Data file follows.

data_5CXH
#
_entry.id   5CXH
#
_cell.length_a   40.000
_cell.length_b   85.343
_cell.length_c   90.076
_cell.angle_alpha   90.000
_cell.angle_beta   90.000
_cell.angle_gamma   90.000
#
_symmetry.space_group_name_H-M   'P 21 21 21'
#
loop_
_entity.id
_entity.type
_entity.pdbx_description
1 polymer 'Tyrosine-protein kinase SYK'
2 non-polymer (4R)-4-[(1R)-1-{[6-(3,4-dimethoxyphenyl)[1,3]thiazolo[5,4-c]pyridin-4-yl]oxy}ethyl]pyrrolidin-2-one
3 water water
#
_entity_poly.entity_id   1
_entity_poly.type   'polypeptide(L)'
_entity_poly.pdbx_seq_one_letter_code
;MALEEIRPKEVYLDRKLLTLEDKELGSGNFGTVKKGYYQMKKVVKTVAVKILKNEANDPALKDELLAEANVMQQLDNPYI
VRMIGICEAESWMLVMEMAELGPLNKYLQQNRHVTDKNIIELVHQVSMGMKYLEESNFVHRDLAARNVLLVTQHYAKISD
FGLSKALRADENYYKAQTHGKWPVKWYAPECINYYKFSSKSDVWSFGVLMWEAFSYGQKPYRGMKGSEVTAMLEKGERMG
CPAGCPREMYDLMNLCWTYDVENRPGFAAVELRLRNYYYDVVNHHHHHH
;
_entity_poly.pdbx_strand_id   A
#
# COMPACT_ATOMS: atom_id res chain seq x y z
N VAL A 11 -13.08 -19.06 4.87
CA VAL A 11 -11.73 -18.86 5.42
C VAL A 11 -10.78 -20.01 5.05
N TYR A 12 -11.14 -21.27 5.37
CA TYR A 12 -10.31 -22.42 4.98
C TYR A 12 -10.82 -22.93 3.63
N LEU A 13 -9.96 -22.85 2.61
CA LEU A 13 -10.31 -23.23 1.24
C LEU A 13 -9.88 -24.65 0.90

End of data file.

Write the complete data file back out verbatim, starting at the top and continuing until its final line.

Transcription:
data_5CXH
#
_entry.id   5CXH
#
_cell.length_a   40.000
_cell.length_b   85.343
_cell.length_c   90.076
_cell.angle_alpha   90.000
_cell.angle_beta   90.000
_cell.angle_gamma   90.000
#
_symmetry.space_group_name_H-M   'P 21 21 21'
#
loop_
_entity.id
_entity.type
_entity.pdbx_description
1 polymer 'Tyrosine-protein kinase SYK'
2 non-polymer (4R)-4-[(1R)-1-{[6-(3,4-dimethoxyphenyl)[1,3]thiazolo[5,4-c]pyridin-4-yl]oxy}ethyl]pyrrolidin-2-one
3 water water
#
_entity_poly.entity_id   1
_entity_poly.type   'polypeptide(L)'
_entity_poly.pdbx_seq_one_letter_code
;MALEEIRPKEVYLDRKLLTLEDKELGSGNFGTVKKGYYQMKKVVKTVAVKILKNEANDPALKDELLAEANVMQQLDNPYI
VRMIGICEAESWMLVMEMAELGPLNKYLQQNRHVTDKNIIELVHQVSMGMKYLEESNFVHRDLAARNVLLVTQHYAKISD
FGLSKALRADENYYKAQTHGKWPVKWYAPECINYYKFSSKSDVWSFGVLMWEAFSYGQKPYRGMKGSEVTAMLEKGERMG
CPAGCPREMYDLMNLCWTYDVENRPGFAAVELRLRNYYYDVVNHHHHHH
;
_entity_poly.pdbx_strand_id   A
#
# COMPACT_ATOMS: atom_id res chain seq x y z
N VAL A 11 -13.08 -19.06 4.87
CA VAL A 11 -11.73 -18.86 5.42
C VAL A 11 -10.78 -20.01 5.05
N TYR A 12 -11.14 -21.27 5.37
CA TYR A 12 -10.31 -22.42 4.98
C TYR A 12 -10.82 -22.93 3.63
N LEU A 13 -9.96 -22.85 2.61
CA LEU A 13 -10.31 -23.23 1.24
C LEU A 13 -9.88 -24.65 0.90